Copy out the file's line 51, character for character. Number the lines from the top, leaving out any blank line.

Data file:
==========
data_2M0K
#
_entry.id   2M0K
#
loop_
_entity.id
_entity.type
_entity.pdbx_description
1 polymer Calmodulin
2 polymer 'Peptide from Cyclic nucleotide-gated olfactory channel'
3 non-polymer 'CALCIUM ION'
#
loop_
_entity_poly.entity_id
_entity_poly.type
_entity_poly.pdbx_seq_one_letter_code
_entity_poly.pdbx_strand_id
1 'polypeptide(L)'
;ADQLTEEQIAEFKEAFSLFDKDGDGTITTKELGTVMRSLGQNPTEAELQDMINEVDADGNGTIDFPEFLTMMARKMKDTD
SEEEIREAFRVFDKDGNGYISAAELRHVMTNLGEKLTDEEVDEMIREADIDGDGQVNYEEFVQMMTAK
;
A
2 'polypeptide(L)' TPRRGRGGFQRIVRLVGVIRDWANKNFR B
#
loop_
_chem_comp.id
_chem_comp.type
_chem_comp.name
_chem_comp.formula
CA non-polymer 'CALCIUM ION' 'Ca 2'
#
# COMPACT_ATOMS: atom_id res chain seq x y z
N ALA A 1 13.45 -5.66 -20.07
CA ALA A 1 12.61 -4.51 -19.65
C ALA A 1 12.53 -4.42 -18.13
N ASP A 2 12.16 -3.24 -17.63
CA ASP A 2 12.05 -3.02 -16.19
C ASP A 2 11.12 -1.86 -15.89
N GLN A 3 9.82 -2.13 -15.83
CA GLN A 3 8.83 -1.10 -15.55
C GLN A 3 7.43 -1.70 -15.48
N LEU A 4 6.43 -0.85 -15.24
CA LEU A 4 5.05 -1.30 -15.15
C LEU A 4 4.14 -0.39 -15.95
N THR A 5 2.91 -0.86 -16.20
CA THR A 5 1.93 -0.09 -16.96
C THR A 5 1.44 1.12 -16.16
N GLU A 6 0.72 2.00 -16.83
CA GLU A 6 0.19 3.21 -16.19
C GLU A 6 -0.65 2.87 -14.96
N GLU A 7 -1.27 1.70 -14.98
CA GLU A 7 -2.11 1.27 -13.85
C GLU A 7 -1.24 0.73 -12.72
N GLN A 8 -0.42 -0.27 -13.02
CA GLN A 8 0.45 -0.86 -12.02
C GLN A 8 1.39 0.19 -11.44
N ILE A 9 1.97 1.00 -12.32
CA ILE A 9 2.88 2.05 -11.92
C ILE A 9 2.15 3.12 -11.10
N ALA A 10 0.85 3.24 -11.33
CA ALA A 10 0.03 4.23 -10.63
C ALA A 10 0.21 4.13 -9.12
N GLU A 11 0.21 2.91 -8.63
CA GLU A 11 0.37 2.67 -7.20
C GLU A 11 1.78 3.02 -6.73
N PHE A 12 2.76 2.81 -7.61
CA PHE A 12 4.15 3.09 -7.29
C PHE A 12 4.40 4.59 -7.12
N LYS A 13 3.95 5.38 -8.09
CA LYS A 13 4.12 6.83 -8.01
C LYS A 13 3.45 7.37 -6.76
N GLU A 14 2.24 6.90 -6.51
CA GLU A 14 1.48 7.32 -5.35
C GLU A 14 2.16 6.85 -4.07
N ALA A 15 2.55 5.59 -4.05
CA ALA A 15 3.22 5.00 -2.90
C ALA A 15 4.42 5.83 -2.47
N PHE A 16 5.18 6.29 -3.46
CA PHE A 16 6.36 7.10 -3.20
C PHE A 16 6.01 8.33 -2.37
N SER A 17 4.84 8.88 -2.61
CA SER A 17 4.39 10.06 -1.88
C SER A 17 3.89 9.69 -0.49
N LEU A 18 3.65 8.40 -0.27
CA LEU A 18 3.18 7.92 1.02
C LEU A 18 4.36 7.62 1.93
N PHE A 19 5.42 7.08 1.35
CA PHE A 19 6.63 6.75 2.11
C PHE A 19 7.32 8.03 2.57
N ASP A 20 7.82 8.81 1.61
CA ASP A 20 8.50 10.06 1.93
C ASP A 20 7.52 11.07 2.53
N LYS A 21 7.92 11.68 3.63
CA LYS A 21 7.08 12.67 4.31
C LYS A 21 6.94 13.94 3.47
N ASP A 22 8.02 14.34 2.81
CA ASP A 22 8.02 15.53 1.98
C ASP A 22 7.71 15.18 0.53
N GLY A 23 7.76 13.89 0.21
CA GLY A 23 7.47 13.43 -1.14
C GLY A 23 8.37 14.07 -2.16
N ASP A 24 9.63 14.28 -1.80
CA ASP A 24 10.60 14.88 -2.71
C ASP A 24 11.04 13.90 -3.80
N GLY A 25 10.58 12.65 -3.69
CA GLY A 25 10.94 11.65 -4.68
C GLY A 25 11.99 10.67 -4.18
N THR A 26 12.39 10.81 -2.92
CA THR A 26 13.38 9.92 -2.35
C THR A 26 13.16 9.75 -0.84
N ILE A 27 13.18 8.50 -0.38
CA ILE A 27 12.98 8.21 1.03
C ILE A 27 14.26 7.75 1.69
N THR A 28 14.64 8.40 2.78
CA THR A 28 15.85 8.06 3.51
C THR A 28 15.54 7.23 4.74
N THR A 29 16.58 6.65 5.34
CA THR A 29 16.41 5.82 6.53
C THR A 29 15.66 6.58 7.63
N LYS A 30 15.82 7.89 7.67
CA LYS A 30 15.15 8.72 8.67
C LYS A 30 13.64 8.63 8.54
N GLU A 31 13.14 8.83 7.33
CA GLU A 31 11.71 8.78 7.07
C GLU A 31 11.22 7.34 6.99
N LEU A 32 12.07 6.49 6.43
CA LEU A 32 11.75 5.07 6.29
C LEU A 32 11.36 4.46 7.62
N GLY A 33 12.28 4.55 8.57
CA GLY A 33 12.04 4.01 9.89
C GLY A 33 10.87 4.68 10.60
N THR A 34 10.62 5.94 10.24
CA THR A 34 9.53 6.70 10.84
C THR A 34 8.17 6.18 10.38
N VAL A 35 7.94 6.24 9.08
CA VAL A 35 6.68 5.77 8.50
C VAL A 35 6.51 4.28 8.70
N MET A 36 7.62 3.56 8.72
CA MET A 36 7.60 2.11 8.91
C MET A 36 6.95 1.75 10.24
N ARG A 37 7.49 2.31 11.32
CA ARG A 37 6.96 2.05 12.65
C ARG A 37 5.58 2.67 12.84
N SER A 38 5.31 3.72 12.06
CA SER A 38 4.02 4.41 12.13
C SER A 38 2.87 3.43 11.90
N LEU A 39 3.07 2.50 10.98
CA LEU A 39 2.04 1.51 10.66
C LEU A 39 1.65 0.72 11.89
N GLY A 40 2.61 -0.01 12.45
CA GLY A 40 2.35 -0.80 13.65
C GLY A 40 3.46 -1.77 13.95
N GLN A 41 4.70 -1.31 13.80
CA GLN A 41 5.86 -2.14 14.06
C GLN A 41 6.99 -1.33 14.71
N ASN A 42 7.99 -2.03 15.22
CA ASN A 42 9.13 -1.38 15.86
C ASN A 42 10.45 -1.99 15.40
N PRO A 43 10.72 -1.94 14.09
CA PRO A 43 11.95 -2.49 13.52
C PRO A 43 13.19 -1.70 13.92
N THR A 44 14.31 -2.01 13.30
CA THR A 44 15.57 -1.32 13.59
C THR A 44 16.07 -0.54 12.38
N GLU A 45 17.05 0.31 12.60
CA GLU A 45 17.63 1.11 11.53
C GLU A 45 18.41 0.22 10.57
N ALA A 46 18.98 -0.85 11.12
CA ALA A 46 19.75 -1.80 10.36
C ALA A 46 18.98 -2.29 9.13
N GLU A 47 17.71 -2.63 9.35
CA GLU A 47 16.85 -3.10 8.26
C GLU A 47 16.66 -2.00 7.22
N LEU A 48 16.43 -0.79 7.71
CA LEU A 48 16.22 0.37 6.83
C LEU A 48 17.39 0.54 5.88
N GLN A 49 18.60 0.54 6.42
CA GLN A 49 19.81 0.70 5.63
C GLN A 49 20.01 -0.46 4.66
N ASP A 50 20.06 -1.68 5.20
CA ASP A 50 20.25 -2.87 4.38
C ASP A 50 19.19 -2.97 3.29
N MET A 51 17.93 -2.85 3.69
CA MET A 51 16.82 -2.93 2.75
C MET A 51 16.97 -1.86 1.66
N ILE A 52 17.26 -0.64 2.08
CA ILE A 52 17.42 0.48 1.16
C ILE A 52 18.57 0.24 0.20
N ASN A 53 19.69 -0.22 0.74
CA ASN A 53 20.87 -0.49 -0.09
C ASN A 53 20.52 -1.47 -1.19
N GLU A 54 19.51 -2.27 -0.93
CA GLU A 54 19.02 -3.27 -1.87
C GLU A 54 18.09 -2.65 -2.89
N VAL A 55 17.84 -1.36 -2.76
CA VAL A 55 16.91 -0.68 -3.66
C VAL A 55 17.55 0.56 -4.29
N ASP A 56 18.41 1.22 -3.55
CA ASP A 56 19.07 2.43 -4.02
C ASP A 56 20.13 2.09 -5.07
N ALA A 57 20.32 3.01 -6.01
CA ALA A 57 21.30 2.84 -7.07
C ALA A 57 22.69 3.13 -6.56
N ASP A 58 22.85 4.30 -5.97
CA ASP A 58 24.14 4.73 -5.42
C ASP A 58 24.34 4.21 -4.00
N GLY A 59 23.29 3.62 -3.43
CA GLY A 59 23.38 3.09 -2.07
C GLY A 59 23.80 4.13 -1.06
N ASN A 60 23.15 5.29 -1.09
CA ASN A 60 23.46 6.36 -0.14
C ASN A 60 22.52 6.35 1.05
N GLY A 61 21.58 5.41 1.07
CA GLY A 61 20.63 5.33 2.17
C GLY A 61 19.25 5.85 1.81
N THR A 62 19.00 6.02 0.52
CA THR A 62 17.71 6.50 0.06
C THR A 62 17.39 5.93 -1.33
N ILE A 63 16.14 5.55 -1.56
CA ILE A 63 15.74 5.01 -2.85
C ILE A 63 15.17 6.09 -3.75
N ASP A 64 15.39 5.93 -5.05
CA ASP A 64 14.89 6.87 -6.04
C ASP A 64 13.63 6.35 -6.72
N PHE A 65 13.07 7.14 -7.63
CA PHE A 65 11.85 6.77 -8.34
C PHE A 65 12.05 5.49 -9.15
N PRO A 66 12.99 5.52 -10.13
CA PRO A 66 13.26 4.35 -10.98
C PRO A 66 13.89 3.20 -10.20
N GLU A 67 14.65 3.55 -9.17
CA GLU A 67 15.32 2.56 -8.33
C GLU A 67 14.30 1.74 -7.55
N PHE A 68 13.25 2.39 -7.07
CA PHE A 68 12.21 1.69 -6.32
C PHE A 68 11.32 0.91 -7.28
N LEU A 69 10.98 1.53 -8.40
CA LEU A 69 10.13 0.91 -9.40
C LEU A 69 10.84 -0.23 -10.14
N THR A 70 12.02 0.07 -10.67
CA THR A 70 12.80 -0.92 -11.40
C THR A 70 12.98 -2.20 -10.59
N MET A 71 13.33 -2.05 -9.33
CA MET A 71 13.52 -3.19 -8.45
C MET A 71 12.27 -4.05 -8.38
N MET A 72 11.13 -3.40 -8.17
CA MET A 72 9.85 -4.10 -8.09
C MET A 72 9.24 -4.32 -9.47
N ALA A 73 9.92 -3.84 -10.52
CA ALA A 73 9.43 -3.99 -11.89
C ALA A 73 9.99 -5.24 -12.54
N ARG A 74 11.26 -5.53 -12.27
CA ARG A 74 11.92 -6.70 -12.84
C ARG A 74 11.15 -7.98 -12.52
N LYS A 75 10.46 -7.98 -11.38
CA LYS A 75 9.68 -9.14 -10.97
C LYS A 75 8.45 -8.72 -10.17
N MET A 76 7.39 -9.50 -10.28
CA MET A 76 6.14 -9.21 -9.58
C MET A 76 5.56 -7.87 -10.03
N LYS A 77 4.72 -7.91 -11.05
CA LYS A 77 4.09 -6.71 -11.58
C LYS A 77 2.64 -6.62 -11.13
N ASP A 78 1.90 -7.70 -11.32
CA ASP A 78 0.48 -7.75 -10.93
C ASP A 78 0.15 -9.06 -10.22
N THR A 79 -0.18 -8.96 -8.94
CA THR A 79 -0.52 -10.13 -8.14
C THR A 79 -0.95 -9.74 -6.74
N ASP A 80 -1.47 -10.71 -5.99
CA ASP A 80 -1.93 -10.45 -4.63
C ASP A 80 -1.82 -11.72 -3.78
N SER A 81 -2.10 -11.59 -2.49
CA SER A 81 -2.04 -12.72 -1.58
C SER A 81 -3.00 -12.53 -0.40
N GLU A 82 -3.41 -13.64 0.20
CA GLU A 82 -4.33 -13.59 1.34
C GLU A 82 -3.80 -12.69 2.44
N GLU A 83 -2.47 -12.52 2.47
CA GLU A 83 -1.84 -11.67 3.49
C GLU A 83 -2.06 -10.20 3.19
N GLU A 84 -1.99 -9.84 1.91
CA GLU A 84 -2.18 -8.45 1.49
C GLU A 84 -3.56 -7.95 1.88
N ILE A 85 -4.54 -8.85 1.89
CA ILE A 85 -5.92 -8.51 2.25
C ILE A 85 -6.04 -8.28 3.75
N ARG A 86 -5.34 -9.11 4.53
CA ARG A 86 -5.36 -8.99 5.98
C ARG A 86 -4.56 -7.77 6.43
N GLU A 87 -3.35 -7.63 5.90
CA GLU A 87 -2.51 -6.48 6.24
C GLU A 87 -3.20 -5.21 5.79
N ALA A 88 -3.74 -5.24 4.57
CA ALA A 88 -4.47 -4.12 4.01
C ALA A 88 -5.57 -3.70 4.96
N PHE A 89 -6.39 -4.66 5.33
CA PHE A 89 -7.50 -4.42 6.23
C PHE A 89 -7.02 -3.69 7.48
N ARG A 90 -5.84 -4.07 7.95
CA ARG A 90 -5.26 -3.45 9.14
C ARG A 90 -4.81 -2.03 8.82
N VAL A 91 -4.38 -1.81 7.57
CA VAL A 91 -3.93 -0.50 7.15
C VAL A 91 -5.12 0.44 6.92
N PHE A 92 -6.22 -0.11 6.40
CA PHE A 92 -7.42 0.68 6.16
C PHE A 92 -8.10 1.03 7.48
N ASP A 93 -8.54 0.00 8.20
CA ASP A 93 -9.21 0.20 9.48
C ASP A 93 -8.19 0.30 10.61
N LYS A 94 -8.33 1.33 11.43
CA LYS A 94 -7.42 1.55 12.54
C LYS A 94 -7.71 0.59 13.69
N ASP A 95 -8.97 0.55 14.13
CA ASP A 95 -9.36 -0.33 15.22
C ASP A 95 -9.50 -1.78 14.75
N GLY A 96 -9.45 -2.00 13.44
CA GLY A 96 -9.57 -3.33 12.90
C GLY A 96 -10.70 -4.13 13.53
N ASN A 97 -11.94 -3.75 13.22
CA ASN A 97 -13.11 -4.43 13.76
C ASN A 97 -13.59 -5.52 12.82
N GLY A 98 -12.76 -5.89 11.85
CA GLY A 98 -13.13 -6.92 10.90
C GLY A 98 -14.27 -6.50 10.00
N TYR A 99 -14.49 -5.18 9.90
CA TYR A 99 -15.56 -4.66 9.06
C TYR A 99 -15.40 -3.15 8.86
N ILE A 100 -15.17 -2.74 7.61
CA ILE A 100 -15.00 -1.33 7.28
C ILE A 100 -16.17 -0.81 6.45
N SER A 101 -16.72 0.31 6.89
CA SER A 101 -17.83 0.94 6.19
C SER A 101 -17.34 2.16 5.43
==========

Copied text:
N GLU A 7 -1.27 1.70 -14.98